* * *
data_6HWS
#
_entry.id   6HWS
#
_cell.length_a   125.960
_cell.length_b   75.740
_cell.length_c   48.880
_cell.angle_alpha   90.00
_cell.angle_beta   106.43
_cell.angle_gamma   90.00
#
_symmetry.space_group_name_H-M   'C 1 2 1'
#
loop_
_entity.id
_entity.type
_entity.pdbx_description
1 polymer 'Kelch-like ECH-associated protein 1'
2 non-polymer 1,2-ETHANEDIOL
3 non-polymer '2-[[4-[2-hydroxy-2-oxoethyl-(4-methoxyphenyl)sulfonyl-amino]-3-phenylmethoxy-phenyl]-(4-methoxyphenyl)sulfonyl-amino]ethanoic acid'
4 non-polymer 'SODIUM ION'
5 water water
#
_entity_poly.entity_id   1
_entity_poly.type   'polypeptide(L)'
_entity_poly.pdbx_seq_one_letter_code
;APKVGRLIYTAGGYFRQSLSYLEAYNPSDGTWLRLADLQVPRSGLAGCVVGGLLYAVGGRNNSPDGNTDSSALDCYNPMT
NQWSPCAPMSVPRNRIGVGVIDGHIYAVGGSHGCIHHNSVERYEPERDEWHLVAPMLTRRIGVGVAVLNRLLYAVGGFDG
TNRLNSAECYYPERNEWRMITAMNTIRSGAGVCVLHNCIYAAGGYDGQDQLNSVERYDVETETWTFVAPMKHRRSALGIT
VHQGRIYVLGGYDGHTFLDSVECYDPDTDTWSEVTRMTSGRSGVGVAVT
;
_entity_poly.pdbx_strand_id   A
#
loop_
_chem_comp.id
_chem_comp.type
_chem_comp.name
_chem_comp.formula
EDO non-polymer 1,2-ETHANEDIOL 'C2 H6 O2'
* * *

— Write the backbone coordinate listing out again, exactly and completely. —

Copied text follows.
data_6HWS
#
_entry.id   6HWS
#
_cell.length_a   125.960
_cell.length_b   75.740
_cell.length_c   48.880
_cell.angle_alpha   90.00
_cell.angle_beta   106.43
_cell.angle_gamma   90.00
#
_symmetry.space_group_name_H-M   'C 1 2 1'
#
loop_
_entity.id
_entity.type
_entity.pdbx_description
1 polymer 'Kelch-like ECH-associated protein 1'
2 non-polymer 1,2-ETHANEDIOL
3 non-polymer '2-[[4-[2-hydroxy-2-oxoethyl-(4-methoxyphenyl)sulfonyl-amino]-3-phenylmethoxy-phenyl]-(4-methoxyphenyl)sulfonyl-amino]ethanoic acid'
4 non-polymer 'SODIUM ION'
5 water water
#
_entity_poly.entity_id   1
_entity_poly.type   'polypeptide(L)'
_entity_poly.pdbx_seq_one_letter_code
;APKVGRLIYTAGGYFRQSLSYLEAYNPSDGTWLRLADLQVPRSGLAGCVVGGLLYAVGGRNNSPDGNTDSSALDCYNPMT
NQWSPCAPMSVPRNRIGVGVIDGHIYAVGGSHGCIHHNSVERYEPERDEWHLVAPMLTRRIGVGVAVLNRLLYAVGGFDG
TNRLNSAECYYPERNEWRMITAMNTIRSGAGVCVLHNCIYAAGGYDGQDQLNSVERYDVETETWTFVAPMKHRRSALGIT
VHQGRIYVLGGYDGHTFLDSVECYDPDTDTWSEVTRMTSGRSGVGVAVT
;
_entity_poly.pdbx_strand_id   A
#
loop_
_chem_comp.id
_chem_comp.type
_chem_comp.name
_chem_comp.formula
EDO non-polymer 1,2-ETHANEDIOL 'C2 H6 O2'